Construction on his store began in early 1926, built by local contractors, using local labour and, where possible, local materials. “Although foundations have been put in place for a ten storey structure, only three floors have been erected at the present time,” the October 13th, 1926, edition of the Edmonton Bulletin reported. “But the structural steel and reinforced concrete store is one of the most up-to-date in the West, while the spaces between the columns being exceptionally large, give the maximum of floor space and height.” 

“Two spacious entrances are provided for the general public, one opening on to 101st Street and the other on to 102nd Avenue,” the Bulletin story said. With 60,000 square feet of floor space, the latest in electric lighting fixtures, modern heating systems and show windows which are unequalled anywhere in the city, the new store was the toast of the town.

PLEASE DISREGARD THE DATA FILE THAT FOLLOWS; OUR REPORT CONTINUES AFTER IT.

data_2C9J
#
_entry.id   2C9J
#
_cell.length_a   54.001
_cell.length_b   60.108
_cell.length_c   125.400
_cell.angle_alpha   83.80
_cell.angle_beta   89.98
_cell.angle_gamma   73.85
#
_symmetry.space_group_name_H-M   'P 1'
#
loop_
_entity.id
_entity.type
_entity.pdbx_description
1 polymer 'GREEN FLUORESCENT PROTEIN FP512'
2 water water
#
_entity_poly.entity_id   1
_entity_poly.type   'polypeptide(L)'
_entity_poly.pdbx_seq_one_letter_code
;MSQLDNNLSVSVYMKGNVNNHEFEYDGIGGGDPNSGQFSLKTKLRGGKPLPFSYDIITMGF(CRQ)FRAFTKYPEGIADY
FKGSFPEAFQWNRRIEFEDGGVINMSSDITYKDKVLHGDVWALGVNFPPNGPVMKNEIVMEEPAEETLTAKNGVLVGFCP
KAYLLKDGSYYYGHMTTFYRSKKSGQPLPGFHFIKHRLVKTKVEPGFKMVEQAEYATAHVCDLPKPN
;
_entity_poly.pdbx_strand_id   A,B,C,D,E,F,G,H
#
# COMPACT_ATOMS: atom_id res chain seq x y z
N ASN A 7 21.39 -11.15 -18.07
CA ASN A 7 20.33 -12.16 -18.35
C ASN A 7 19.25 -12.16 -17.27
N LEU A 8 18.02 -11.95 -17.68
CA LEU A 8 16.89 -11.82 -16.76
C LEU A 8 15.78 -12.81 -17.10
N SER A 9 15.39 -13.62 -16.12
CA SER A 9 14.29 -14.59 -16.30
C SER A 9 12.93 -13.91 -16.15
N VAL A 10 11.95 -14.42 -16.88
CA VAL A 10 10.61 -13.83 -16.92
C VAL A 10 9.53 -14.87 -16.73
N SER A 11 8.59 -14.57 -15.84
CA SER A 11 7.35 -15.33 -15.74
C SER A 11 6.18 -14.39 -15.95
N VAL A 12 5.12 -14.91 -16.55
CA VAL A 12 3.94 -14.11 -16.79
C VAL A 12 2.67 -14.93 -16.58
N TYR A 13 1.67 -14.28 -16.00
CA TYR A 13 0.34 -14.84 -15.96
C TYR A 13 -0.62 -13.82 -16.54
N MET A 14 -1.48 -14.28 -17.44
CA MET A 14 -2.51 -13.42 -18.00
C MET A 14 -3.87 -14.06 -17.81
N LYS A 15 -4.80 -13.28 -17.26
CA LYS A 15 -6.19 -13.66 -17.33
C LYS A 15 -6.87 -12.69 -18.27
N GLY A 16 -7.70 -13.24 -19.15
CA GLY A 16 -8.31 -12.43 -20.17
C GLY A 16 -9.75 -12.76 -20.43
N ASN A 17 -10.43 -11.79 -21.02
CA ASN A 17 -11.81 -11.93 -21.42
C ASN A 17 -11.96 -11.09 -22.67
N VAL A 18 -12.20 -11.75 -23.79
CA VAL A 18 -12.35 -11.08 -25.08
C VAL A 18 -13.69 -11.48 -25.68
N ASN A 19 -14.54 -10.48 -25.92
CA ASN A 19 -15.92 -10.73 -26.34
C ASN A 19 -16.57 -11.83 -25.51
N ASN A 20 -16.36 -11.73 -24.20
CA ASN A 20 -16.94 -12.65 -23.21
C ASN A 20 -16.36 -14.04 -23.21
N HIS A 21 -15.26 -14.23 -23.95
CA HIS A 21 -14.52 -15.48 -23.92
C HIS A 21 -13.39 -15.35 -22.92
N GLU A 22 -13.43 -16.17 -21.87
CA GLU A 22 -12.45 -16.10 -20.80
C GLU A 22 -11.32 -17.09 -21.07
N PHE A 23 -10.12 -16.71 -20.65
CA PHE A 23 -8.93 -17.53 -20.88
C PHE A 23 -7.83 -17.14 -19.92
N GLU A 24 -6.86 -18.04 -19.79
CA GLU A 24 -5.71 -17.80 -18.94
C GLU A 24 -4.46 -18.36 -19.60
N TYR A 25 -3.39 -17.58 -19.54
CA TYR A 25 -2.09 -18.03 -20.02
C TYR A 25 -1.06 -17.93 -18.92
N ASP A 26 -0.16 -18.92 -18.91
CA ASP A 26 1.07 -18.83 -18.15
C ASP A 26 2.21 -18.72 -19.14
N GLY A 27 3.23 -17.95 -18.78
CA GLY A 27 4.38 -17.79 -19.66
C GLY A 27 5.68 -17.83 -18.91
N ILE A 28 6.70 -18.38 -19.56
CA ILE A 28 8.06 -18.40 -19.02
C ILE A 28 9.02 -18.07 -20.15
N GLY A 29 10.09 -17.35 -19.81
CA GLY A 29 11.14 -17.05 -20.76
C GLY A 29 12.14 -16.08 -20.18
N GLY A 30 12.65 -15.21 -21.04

“Ceilings are high, ventilation is excellent and the basement with terrazo floor and faced with polished granite from British Columbia is one of the finest store basements in Canada,” the Bulletin observed. Business was good right from the beginning and, even as the economy faltered in the Great Depression and wartime, Woodward’s kept chugging along, with additions completed in 1929, 1932, and 1940.  

Another expansion announced in 1946 wasn’t completed until 1948 because of a shortage of materials and trades, especially bricks and bricklayers, in post war Canada. The 1940 work added a stainless steel canopy to the front of the building and a “Grocerteria,” a “serve yourself method of selling quality foodstuffs,” as a June 5, 1943, newspaper ad put it. It was a “leading food floor” where “customer satisfaction, friendly service and consistently low prices are assured.” 

T. Eaton Co. store with Woodward’s behind on the right and the top of the Royal George Hotel, circa 1949. Jason Woodhead, flickr https://flic.kr/p/QxJyui.